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Proc Biol Sci. 2010 Apr 22;277(1685):1267-73. doi: 10.1098/rspb.2009.1976. Epub 2009 Dec 23.

Distributed leadership and adaptive decision-making in the ant Tetramorium caespitum.

Author information

1
Service d'Ecologie Sociale CP. 231, Université Libre de Bruxelles, Campus Plaine, Boulevard du Triomphe 1050, Brussels, Belgium. bcollign@ulb.ac.be

Abstract

In the ant species Tetramorium caespitum, communication and foraging patterns rely on group-mass recruitment. Scouts having discovered food recruit nestmates and behave as leaders by guiding groups of recruits to the food location. After a while, a mass recruitment takes place in which foragers follow a chemical trail. Since group recruitment is crucial to the whole foraging process, we investigated whether food characteristics induce a tuning of recruiting stimuli by leaders that act upon the dynamics and size of recruited groups. High sucrose concentration triggers the exit of a higher number of groups that contain twice as many ants and reach the food source twice as fast than towards a weakly concentrated one. Similar trends were found depending on food accessibility: for a cut mealworm, accessibility to haemolymph results in a faster formation of larger groups than for an entire mealworm. These data provide the background for developing a stochastic model accounting for exploitation patterns by group-mass recruiting species. This model demonstrates how the modulations performed by leaders drive the colony to select the most profitable food source among several ones. Our results highlight how a minority of individuals can influence collective decisions in societies based on a distributed leadership.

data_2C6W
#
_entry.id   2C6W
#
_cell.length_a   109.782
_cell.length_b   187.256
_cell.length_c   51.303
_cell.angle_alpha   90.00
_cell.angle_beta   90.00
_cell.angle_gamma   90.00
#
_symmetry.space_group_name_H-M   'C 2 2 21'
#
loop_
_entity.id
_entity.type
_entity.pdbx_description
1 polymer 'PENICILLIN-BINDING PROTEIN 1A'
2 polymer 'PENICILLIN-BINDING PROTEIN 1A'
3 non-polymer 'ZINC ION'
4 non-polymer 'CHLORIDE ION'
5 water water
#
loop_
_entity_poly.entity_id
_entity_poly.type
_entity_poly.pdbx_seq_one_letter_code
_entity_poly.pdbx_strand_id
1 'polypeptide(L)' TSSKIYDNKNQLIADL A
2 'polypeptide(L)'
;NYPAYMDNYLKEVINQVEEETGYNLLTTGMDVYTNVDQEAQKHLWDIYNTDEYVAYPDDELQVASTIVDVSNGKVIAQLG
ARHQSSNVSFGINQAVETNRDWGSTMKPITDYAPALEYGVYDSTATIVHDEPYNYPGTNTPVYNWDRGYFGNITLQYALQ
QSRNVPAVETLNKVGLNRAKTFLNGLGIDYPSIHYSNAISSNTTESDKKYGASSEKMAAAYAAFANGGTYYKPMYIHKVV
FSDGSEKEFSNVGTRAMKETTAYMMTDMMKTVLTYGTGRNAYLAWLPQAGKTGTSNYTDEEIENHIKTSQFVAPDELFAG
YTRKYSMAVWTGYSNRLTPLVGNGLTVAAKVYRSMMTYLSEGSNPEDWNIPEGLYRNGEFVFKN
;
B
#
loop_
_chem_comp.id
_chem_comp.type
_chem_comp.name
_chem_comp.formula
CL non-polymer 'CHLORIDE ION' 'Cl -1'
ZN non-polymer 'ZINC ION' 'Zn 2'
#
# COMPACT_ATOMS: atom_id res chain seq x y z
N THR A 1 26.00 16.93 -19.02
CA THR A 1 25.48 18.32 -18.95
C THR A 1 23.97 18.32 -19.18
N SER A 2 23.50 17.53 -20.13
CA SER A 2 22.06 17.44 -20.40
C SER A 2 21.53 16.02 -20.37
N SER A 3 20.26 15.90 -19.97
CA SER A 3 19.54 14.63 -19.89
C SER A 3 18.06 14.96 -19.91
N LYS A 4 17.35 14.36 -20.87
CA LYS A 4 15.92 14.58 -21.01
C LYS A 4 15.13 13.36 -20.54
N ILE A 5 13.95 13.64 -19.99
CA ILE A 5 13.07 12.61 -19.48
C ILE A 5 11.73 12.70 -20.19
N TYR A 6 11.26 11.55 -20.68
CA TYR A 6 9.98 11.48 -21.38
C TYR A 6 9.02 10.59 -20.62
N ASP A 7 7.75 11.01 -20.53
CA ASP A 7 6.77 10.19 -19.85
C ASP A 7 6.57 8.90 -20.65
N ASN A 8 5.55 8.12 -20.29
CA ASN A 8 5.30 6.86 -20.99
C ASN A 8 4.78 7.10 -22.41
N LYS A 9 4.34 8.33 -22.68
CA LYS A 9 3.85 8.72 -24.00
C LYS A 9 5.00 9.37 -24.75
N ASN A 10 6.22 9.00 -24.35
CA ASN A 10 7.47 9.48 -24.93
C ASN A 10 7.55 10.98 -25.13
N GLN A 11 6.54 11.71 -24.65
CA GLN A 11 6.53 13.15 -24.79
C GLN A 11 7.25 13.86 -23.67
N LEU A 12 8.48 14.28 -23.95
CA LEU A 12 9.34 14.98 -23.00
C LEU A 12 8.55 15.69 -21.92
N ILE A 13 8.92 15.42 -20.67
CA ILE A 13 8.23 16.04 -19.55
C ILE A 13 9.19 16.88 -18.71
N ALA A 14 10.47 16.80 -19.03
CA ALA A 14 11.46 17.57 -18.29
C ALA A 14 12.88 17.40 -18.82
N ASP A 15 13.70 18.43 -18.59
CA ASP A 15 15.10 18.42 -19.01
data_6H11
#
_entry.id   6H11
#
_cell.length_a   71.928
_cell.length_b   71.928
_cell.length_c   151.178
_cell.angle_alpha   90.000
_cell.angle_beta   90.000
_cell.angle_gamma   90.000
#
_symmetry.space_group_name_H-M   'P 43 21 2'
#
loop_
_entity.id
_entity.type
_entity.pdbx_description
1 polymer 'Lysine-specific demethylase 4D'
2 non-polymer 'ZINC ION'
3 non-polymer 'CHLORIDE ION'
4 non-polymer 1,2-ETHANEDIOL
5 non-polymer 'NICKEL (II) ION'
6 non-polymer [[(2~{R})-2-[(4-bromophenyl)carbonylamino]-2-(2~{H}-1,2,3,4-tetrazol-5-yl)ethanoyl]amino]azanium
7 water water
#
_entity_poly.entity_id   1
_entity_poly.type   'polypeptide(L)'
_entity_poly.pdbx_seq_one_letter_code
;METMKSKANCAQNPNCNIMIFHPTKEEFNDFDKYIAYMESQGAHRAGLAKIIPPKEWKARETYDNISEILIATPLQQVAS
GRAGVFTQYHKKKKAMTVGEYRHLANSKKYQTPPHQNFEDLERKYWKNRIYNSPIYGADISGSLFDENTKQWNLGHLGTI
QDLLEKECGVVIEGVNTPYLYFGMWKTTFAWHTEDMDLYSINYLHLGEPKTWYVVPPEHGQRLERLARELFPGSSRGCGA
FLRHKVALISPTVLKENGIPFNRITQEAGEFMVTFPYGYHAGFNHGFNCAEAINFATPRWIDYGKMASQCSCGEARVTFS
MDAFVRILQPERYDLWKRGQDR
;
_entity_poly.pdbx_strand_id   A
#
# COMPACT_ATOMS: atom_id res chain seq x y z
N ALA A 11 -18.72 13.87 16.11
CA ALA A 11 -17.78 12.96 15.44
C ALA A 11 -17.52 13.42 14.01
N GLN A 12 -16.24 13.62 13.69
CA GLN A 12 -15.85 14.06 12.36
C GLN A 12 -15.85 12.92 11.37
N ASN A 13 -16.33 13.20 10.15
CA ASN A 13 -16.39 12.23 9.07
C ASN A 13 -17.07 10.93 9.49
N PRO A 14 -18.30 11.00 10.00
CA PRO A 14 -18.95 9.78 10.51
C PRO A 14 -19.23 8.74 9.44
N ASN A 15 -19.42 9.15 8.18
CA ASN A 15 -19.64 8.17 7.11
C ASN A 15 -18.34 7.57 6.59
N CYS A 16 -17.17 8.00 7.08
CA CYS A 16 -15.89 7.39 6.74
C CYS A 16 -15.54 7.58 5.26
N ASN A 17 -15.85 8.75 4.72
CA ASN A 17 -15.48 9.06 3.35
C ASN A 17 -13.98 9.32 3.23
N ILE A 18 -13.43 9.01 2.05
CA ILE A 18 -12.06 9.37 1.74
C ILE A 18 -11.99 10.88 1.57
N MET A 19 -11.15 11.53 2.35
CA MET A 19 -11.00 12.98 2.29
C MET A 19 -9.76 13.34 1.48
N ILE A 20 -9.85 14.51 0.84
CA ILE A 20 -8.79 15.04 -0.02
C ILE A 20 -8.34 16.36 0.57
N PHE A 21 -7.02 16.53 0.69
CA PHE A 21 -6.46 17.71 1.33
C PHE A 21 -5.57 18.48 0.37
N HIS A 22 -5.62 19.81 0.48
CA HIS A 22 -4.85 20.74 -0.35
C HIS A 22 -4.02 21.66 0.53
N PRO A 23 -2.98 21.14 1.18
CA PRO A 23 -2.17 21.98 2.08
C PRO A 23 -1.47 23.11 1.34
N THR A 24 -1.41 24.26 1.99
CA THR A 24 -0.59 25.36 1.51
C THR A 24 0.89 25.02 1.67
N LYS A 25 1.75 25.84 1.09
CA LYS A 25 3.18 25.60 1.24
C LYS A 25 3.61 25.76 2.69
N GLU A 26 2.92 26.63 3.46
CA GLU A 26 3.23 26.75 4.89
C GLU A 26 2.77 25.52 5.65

PMID:
20031990
PMCID:
PMC2842817
DOI:
10.1098/rspb.2009.1976
[Indexed for MEDLINE]
Free PMC Article

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